Outside the sky was turning deep blue. Her toys and stacks of games turned into blue shadows as the room filled with twilight. Even the glass knob on her closet door was blue, as if a secret ocean were slowly flooding her room.

From the hall behind her came the sound of footsteps. Dad knocked on her door. "Zoe? Can I come in?"


"Zoe, don't do this."

Zoe stood still until the knocking stopped. The air was thick with color. Zoe moved her arms. Swimming in it. Losing herself in the middle of the blue.

Copyright © 2004 by Janet Lee Carey

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Reading Group Guide



By Janet Lee Carey


When Zoe's father loses his teaching job and his bookstore, the family has to leave California and what Zoe calls the best house. Ending up in a small town in Oregon and living in the family van, Zoe struggles with dramatic change, embarrassment, and keeping the family's plight a secret from everyone.


Homelessness; Family life; School stories


• Without naming names, have you ever had someone say something in class that embarrassed you, like Zoe's experience with the pink moon?

• If you had to leave your home, what would be the one thing you would absolutely have to take? Why?

• Why will Zoe not tell Aliya about how she is living? What are the parts of Zoe's life that are double?

• After reading about Zoe's family being homeless, has it made you look at homeless people and families in a different way?

• Are any of Zoe's plans, such as the lottery tickets and Galaxy Burgers, realistic?

• What is the secret doorway? How is it different for different people?


• Check out Helping Families Hopelink at

• Check out National Coalition for the Homeless at

• Research what is in your town or community that helps homeless or poor families. Find out what these organizations need, then organize a class project to help one of these agencies.

• On her website, Carey says that a child must have courage. What are the four requirements of courageaccording to Carey? Write how they apply to you and what you can do to attain courage.

• Have the local police or sheriff's department do a bicycle safety program at your school. Have them talk about some of the more dangerous areas in your community for bicycle riders.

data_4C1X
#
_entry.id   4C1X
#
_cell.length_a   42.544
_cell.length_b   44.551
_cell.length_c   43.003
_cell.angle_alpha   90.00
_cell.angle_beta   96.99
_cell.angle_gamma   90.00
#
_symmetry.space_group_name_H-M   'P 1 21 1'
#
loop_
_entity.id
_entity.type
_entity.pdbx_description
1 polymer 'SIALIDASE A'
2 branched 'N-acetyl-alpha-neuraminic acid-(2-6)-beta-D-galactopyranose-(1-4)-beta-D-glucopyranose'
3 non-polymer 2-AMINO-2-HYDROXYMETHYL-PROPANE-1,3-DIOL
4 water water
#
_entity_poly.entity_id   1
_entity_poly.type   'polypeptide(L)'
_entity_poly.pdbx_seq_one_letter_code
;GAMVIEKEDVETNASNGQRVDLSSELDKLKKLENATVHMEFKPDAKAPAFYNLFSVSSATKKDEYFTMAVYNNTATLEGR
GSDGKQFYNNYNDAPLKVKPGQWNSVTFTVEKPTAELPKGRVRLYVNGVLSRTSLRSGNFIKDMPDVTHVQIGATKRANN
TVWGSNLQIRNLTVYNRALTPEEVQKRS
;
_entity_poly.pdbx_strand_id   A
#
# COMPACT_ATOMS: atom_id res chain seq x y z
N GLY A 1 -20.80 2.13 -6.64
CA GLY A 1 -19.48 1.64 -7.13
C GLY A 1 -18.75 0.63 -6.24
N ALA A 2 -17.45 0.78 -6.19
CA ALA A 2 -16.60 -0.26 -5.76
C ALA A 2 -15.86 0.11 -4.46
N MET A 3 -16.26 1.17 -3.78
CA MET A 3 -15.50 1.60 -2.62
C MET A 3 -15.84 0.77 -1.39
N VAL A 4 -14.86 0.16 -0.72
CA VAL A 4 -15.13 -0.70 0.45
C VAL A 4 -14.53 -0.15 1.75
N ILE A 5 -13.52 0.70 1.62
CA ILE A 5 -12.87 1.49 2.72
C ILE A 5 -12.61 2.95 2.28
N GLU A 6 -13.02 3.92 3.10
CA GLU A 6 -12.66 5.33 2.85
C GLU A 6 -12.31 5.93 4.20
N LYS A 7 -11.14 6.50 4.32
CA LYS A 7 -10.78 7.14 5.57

• Go to the library and find information about selkies. What other stories about selkies can you find besides the one Zoe's dad tells?

• Zoe's dad has Zoe and Juke close their eyes for "movies of the mind." Have volunteers from the class tell a story while the rest close their eyes.

This reading group guide is for classroom, library, and reading group use. It may be reproduced in its entirety or excerpted for these purposes.

Prepared by Julie Tomlianovich

© William Allen White Children's Book Award Please visit for more information about the awards and to see curriculum guides for other master list titles.

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Customer Reviews

Average Rating 3.5
( 2 )
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Sort by: Showing all of 2 Customer Reviews
  • Anonymous

    Posted September 29, 2006

    The Double Life of Zoe Flynn

    Have you ever felt as if you hated the home you grew up in and wanted to move out right away? Or the opposite, you love your home and could not picture yourself living anywhere else? Well then The Double Life of Zoe Flynn by Janet Lee Carey, is the perfect book for both situations. This book fits under the genre of realistic fiction I would also recommend this book for ages twelve through fourteen, and anyone who believes that they live in the worst place imaginable. The Double Life of Zoe Flynn is a heartwarming story about a perfect family who live in the town of Tillerman. They have everything they need from a big house, to great friends. However, terror strikes one day when Zoe finds out that she must pack up everything and move out due to her father¿s loss of a job. Now, Zoe must leave behind her great life, from her beautiful life on 18 Hawk Road, to her best friend Kellen who she has known since she has been able to walk, and shift over to life on the road. Since Zoe¿s father does not have job, it leaves them no with no money to afford a house. With that, they must live in their van while Zoe¿s father finds a job. Will Zoe be able to leave behind her great life, survive going to a new school, trying to make new friends, and on top of that, have to live in an old beat up van? Find out as you read the story about one young girl, trying to live her life one day at a time! After reading this book, I must say that I myself have now realized how great my home is. Even though my town is not the greatest throughout the United States, I now see that I have everything I need. With a great home, a loving family, the most amazing friends, and a school that I can get an education in, what more could a girl ask for? Just like Janet Lee Carey says, ¿The home that you grew up in is magical¿ I am now able to understand that after reading this book. It does not matter if you grew up in the biggest house on your block, or the most beat up and smallest house on your street, I really do believe that the home that you grew up in is magical. However, if you do not believe me, I challenge you to read this book and find out for yourself. I truly am amazed on how this book had really changed my outlook on where I live, and that is why I give it two thumbs up!

    2 out of 2 people found this review helpful.

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  • Anonymous

    Posted May 12, 2005

    An okay book

    Its a cool book, a medium book, not great, but good, its not a poor book, but i didnt like it as much, but you should read it if ur a starter in novels!

    0 out of 1 people found this review helpful.